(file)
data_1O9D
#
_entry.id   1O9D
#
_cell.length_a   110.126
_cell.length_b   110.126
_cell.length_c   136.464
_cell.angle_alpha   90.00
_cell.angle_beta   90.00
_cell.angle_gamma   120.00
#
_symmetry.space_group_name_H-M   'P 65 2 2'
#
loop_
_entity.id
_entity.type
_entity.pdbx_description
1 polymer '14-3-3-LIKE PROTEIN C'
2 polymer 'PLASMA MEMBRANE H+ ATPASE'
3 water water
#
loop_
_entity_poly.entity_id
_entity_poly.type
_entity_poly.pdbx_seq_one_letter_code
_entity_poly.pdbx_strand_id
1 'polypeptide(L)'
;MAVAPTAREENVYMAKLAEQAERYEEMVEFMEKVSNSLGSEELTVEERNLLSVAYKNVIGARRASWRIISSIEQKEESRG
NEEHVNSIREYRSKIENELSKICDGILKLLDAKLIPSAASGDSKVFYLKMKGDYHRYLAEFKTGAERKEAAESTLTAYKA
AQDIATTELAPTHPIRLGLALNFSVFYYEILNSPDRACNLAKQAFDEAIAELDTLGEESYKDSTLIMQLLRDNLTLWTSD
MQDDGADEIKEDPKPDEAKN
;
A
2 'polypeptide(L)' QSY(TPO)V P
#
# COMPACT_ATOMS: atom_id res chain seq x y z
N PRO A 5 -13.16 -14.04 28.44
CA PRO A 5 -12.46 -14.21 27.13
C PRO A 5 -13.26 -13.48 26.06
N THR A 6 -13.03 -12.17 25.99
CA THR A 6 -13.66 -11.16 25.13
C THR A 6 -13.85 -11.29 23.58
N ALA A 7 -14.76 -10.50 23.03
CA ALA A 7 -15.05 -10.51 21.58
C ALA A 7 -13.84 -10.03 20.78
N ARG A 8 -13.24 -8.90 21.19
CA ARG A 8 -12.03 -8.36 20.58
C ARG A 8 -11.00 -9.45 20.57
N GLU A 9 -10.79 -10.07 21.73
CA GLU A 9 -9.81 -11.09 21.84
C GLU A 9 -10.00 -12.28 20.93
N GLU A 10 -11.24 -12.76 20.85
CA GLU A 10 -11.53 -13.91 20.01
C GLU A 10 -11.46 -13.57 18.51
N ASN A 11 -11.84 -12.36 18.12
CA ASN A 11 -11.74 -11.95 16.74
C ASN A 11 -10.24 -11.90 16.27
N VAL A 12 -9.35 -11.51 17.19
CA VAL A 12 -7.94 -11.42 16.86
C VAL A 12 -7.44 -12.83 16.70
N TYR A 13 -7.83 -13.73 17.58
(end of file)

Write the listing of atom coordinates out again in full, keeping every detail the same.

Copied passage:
data_1O9D
#
_entry.id   1O9D
#
_cell.length_a   110.126
_cell.length_b   110.126
_cell.length_c   136.464
_cell.angle_alpha   90.00
_cell.angle_beta   90.00
_cell.angle_gamma   120.00
#
_symmetry.space_group_name_H-M   'P 65 2 2'
#
loop_
_entity.id
_entity.type
_entity.pdbx_description
1 polymer '14-3-3-LIKE PROTEIN C'
2 polymer 'PLASMA MEMBRANE H+ ATPASE'
3 water water
#
loop_
_entity_poly.entity_id
_entity_poly.type
_entity_poly.pdbx_seq_one_letter_code
_entity_poly.pdbx_strand_id
1 'polypeptide(L)'
;MAVAPTAREENVYMAKLAEQAERYEEMVEFMEKVSNSLGSEELTVEERNLLSVAYKNVIGARRASWRIISSIEQKEESRG
NEEHVNSIREYRSKIENELSKICDGILKLLDAKLIPSAASGDSKVFYLKMKGDYHRYLAEFKTGAERKEAAESTLTAYKA
AQDIATTELAPTHPIRLGLALNFSVFYYEILNSPDRACNLAKQAFDEAIAELDTLGEESYKDSTLIMQLLRDNLTLWTSD
MQDDGADEIKEDPKPDEAKN
;
A
2 'polypeptide(L)' QSY(TPO)V P
#
# COMPACT_ATOMS: atom_id res chain seq x y z
N PRO A 5 -13.16 -14.04 28.44
CA PRO A 5 -12.46 -14.21 27.13
C PRO A 5 -13.26 -13.48 26.06
N THR A 6 -13.03 -12.17 25.99
CA THR A 6 -13.66 -11.16 25.13
C THR A 6 -13.85 -11.29 23.58
N ALA A 7 -14.76 -10.50 23.03
CA ALA A 7 -15.05 -10.51 21.58
C ALA A 7 -13.84 -10.03 20.78
N ARG A 8 -13.24 -8.90 21.19
CA ARG A 8 -12.03 -8.36 20.58
C ARG A 8 -11.00 -9.45 20.57
N GLU A 9 -10.79 -10.07 21.73
CA GLU A 9 -9.81 -11.09 21.84
C GLU A 9 -10.00 -12.28 20.93
N GLU A 10 -11.24 -12.76 20.85
CA GLU A 10 -11.53 -13.91 20.01
C GLU A 10 -11.46 -13.57 18.51
N ASN A 11 -11.84 -12.36 18.12
CA ASN A 11 -11.74 -11.95 16.74
C ASN A 11 -10.24 -11.90 16.27
N VAL A 12 -9.35 -11.51 17.19
CA VAL A 12 -7.94 -11.42 16.86
C VAL A 12 -7.44 -12.83 16.70
N TYR A 13 -7.83 -13.73 17.58